Saxon Story #1
Breya let the armful of empty tankards she had been carrying clatter down onto the scuffed oak work surface at the back of the mead hall. With thick, calloused hands she straightened out the creases on her bright woolen skirts.
The housecarl stood in the doorway, letting the brittle wooden boards slam closed behind him. His eyes roamed through the crowd of patrons. Grizzled men old and young bundled beneath hooded cloaks and thick tunics let the clamor of a few moments before lull into silence.
Their harsh, pockmarked faces stared up at the newcomer. They wore expressions which were sufficiently hostile to convey a sense that he was not welcome, without inviting open violence.
This was the crucial moment. If the bearded housecarl with the shield across his back and sword on his hip saw the emblem of a rival house or the face of a man with whom he had a blood feud, all shades of hell would break loose.
“Come inside, stranger. I’ll settle you by the fire.” Breya called.
Her voice was as warm and inviting as a flagon of warm ale. It had been known to melt the frowns from the faces of harder men than he who stood in the doorway. But the housecarl was satisfied anyway.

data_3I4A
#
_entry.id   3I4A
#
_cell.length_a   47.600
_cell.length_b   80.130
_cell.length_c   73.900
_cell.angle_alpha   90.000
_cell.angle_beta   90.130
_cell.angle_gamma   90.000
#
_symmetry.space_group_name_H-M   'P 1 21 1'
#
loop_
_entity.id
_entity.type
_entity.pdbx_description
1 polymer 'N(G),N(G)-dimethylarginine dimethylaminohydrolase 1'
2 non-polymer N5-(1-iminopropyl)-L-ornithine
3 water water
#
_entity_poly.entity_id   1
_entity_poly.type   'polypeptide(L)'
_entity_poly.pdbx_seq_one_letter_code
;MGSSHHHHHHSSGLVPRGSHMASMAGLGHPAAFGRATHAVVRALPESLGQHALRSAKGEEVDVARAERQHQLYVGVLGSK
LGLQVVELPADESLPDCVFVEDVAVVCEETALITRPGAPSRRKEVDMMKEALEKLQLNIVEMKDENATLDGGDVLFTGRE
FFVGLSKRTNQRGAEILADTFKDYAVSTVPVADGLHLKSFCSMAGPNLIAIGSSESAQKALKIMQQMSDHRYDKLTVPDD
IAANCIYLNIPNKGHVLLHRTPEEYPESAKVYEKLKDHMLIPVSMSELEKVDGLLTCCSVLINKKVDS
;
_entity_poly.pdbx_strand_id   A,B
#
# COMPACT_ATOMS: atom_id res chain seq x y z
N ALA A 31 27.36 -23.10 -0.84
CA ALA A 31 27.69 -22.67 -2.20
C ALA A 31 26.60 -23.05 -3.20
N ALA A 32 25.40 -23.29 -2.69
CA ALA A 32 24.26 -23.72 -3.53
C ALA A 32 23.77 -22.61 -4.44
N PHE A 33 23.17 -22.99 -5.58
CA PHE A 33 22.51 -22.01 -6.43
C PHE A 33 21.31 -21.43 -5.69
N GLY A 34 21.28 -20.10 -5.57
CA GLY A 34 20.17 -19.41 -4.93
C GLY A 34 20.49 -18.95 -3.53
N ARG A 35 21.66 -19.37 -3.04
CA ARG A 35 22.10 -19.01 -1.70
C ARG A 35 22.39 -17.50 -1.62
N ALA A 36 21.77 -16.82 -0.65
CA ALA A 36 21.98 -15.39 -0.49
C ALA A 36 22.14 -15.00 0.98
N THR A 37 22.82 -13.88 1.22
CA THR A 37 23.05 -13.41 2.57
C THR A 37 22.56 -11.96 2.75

He gave a reassuring nod to the hall’s occupants and stepped carefully through the throng. A clumsy foot stepping on the wrong toe would be another reason for blood to fly. One old hand, a farmer with a brood of grandchildren to thank the Lord for and who had seen his share of wars, stepped into the warrior’s path.
“What news is there from the king, housecarl?” He asked.
Breya gasped. It was a treasonous, ungodly thing to say. The fact that it was one of King Harold’s own household knights who had said it made the words all the more appalling. She quite forgot her task of guiding him to his stool and stood in dumb, open-mouthed astonishment.
“What’s that, sir?” The farmer asked. “Isn’t there a king in England any more?”
“Aye, there is.” The housecarl replied as he pushed past the old man and dropped onto a stool at the fireside. “But he’s no English king, and no king of mine.”
The old hand shook his weathered head and shuffled back to his table. His friends immediately set their heads together and began to raise a hum of concerned muttering. Breya leaned over the housecarl’s shoulder and placed a warm flagon in his hand.
“Has their been a battle, sir?” She asked.
He looked at her, except that he did not. His eyes stared past her to something a hundred leagues away which haunted the core of his soul.
“There’s been a battle, aye. Harold’s killed and we’re all to serve a Norman king now. So fetch me a platter of pie and I’ll be on my way.”
“Where will you go?” Breya asked.
“Wherever there’s work for a sword and coin to pay for it. I’m a man without a master now, and that’s hardly a man at all.”
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Or you can read a similar story on John H. Loase’s blog.